A barrel-twist rate is expressed in a chain of numbers that reflects on how far down the barrel a bullet must travel to make one full rotation. So, a 1-8 twist barrel is read as “one turn in eight inches,” and what will happen after eight inches of its journey is a 360-degree bullet rotation.
The spin imparted to a bullet by the lands or rifling is necessary to stabilize the bullet in flight. What some shooters don’t understand is that it is bullet length, not weight, that determines the amount of rotation needed for stability, though almost always it’s a bullet weight that is associated with a particular twist. The weight/length distinction didn’t matter much until the advent of the “low-drag”–style bullets. These are long, or at least longer, than other bullets of equivalent weights. Longer bullets need more rotation (higher revolutions per minute) to “go to sleep” and fly wobble-free to the target.
When it comes to choosing a twist rate, I like to err on the quicker side. When it comes to twist rate, “adequate” is a word that makes me a little nervous. I prefer “certain.” I honestly can tell you that I have not seen the ill effects on target from twist rates that were slightly faster than “adequate.” I have, however, seen bullets that needed a little tighter spiral (faster spin) to group properly. Back in the day, which wasn’t really that long ago, there were different bullets appearing to bolster the longer-range potential of .223 Rem. Most decided that 1-8 was adequate to keep an 80-grain bullet flying flat. My experience with that was more nuanced: the Sierra design at that weight, yes; the JLK, maybe. Doing load work-ups on the JLK “VLD” (Very Low Drag) bullets, which are longer than the Sierra, I had a few hit sideways as I was determining the pressure ceiling. I do that by adding a tad more propellant, watching velocities and case condition to guide this little adventure to its end. Groups tightened only when I was close to what I considered a safe maximum charge. To maintain comfort in my world, I want to see stable bullet flights from at least one big step down from “max,” and let’s say that’s a full one grain of propellant.
All in, I think a 1-7 is a better choice than 1-8 for the longer-range shooter, unless that shooter wants to try some of the 90-grain bullets, then the twist rate can be 1-6.5. And, yes, there is a limit. 1-6 blows up bullets. By the way, when a bullet comes apart, it does so from the tail forward.
The point to the foregoing was, and is, not to rely on (high) velocity for bullet stability, just get a little faster barrel twist.
A twist rate that’s too fast for “some” bullet, mostly, may subvert velocity potentials, but it’s slight, in my experience. The reason is pretty simple, as just suggested: it’s more energy needed to push the bullet through extra resistance in the bore.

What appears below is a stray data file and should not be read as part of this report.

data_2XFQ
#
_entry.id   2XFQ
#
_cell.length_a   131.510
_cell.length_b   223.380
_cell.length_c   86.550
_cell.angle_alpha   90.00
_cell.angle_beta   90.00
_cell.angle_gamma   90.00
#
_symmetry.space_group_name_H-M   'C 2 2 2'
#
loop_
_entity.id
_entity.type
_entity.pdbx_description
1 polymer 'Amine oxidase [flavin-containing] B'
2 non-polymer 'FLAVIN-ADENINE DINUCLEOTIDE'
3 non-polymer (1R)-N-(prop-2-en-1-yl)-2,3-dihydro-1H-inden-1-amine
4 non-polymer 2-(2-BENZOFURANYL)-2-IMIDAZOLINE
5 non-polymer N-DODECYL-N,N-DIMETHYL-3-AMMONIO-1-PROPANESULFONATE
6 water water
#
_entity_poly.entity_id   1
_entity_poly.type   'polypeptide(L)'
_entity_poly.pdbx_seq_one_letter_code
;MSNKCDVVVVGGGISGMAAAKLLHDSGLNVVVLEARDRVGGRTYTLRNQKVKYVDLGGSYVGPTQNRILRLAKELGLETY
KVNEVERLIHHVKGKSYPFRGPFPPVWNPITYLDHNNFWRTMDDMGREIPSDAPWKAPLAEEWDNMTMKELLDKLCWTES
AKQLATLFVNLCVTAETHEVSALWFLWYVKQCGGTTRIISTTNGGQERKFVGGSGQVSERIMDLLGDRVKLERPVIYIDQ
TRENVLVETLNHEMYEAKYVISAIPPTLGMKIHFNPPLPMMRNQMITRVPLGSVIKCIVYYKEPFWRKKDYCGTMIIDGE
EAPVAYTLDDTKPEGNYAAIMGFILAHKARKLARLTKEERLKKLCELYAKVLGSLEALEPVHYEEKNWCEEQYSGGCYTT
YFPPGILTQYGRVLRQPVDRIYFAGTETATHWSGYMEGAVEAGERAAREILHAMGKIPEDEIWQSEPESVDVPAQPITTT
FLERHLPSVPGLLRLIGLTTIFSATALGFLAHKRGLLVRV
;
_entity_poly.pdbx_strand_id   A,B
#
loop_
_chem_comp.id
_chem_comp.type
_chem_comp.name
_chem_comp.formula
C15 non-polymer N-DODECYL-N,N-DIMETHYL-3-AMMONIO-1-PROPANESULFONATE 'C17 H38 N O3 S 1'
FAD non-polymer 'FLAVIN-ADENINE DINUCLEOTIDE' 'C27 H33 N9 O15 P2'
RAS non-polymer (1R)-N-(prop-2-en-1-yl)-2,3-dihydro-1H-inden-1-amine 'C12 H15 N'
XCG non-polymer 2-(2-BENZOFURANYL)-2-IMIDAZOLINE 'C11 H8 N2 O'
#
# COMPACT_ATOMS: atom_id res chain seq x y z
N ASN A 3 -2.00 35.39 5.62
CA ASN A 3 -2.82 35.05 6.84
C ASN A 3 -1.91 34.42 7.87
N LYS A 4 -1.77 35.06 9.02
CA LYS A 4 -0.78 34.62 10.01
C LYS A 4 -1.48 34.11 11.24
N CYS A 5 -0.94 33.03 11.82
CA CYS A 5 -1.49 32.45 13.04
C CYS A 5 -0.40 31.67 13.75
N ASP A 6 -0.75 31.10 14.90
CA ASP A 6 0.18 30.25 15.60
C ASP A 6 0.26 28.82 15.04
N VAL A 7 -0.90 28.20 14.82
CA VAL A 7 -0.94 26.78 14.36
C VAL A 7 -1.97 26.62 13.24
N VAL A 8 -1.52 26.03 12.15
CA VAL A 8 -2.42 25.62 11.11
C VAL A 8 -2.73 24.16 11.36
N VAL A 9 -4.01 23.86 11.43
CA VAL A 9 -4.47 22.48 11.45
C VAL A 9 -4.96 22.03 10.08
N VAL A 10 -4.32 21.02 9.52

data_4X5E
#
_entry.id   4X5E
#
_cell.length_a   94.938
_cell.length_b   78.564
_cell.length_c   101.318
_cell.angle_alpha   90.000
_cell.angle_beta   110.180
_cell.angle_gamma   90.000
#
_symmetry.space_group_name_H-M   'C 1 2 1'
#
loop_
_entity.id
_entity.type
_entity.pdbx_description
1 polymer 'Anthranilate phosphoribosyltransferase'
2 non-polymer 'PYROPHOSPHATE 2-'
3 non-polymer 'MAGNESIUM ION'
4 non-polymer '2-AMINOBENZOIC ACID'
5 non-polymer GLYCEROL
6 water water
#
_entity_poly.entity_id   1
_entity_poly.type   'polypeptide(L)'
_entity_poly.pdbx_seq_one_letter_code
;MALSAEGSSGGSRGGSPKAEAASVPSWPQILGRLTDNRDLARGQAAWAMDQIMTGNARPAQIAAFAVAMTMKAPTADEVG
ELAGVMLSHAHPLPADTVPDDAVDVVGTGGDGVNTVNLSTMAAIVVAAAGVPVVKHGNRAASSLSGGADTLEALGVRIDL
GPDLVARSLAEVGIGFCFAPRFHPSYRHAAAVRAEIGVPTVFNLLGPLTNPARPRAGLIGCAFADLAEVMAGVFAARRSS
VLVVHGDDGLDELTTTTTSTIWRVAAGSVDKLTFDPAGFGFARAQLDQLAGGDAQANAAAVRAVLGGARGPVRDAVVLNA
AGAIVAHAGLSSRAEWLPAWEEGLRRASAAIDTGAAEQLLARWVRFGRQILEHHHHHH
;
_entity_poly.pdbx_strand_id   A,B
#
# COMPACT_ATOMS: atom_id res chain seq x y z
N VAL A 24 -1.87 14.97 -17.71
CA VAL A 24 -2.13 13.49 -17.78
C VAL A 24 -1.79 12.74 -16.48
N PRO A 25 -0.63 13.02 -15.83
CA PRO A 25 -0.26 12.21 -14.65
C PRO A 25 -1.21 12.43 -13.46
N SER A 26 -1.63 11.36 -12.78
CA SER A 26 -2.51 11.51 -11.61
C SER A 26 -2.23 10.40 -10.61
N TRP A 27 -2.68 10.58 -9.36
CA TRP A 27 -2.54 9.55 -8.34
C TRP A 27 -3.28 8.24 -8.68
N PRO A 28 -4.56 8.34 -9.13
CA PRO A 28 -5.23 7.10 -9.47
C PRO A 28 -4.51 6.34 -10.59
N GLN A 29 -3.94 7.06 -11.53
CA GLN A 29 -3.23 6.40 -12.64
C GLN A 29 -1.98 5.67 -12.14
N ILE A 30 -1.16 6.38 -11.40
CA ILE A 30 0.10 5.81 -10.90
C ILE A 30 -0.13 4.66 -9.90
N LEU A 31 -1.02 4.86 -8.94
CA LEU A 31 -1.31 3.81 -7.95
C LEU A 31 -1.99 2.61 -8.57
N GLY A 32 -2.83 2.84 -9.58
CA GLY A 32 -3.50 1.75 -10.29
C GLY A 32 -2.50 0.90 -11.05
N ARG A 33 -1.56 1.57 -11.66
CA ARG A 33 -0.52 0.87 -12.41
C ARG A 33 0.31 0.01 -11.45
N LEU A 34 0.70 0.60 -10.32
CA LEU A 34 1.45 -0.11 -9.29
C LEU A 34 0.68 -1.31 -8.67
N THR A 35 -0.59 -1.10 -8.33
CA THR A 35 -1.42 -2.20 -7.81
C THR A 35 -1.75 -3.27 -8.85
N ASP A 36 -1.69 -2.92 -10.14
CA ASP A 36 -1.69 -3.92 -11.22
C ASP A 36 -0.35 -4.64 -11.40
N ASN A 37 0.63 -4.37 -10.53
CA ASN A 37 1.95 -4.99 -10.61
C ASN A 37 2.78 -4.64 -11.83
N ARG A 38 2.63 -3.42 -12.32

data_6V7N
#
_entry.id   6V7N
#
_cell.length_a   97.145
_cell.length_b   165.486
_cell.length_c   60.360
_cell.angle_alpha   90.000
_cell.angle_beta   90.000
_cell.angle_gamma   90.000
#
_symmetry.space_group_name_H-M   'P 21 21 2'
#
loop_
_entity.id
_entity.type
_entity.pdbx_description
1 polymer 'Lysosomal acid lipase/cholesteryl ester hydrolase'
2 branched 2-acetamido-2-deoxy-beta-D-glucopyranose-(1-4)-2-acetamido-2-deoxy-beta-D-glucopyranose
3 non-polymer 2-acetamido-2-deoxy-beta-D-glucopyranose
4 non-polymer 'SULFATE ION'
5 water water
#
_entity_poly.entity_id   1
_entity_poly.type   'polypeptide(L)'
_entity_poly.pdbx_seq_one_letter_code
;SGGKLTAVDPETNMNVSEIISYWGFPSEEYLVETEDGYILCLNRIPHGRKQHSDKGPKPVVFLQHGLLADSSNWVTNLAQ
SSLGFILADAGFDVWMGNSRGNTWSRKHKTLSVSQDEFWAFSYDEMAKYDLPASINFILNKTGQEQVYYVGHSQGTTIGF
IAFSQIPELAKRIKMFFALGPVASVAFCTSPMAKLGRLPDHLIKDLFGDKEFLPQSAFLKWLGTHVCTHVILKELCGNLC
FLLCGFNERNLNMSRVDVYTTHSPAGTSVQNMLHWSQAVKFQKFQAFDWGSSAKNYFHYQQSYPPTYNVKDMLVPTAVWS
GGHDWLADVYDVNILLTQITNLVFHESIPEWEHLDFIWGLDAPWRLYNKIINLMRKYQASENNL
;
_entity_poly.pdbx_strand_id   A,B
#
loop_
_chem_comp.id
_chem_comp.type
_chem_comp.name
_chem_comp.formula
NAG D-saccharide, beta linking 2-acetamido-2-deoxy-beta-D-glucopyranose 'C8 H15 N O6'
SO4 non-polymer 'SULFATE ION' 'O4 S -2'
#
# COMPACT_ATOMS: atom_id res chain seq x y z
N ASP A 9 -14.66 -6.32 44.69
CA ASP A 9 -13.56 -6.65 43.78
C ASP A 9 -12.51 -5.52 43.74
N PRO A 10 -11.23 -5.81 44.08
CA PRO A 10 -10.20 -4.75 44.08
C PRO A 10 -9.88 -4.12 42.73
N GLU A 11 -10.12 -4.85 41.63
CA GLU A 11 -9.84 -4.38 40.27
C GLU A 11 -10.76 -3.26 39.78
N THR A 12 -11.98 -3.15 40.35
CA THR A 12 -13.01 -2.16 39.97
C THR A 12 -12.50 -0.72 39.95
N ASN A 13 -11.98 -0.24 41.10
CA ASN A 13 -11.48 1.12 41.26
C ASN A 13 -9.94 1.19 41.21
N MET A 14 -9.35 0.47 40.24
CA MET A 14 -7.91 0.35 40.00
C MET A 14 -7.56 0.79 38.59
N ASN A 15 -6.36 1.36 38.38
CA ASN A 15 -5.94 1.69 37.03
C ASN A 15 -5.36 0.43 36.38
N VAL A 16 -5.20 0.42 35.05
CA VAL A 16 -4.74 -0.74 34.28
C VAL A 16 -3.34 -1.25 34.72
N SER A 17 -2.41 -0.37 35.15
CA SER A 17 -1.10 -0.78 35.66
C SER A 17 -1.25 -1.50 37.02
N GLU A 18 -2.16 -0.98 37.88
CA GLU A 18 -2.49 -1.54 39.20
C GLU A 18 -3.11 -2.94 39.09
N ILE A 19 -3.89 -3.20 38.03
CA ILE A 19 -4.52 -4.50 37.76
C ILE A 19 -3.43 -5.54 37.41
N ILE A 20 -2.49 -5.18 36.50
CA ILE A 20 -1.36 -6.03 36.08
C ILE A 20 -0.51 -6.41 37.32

The original twist rate for the AR-15 was 1-12. That’s pretty slow. It’s good for 55-grain bullets. By the way, legend has it that intentionally unstabilized bullets were the goal and reason for the 1-12. You know, the “tumbling bullets.” Hmm. 1-14 will work for those also, and that’s the Benchrest twist standard for 52-grain .224s. Didn’t happen. Barrels with 1-12 twist rates launched 55-grain mil-spec bullets in balanced harmony.
For a good while, 1-9 was the standard twist rate for most non-mil-spec barrels. Another more modern standard is 1-8. This is good for the 75- and 77-grain bullets that are commonly available in factory loads. The 1-9 hits the limit of its utility with a tangent-profile 70-grain-vicinity bullet, a 69-grain Sierra MatchKing for instance.
Some say the 1-7 twist that became standard for the A2 version of the AR-15/M16 is too fast. It’s overly fast. It’s not too fast. I’ve shot way on too many clean targets at reduced distance NRA High Power Rifle events with my 1-in-7s. For those I use either 52-grain (100 yards) or 62-grain (200 yards) bullets.
For any available factory loading I know of, which covers me in case any manufacturer does something different later on, a 1-8 twist is fine and dandy. I would advise shooters buy a barrel with 1-8 twist over one with 1-9 twist or slower just in case the shooter wants to try anything up to and including something like the 75-grain Hornady A-Max.
For .308 Win., I like 1-10. That will deal well with anything up to and including a 190-grain tangent profile, which means anything from Sierra.
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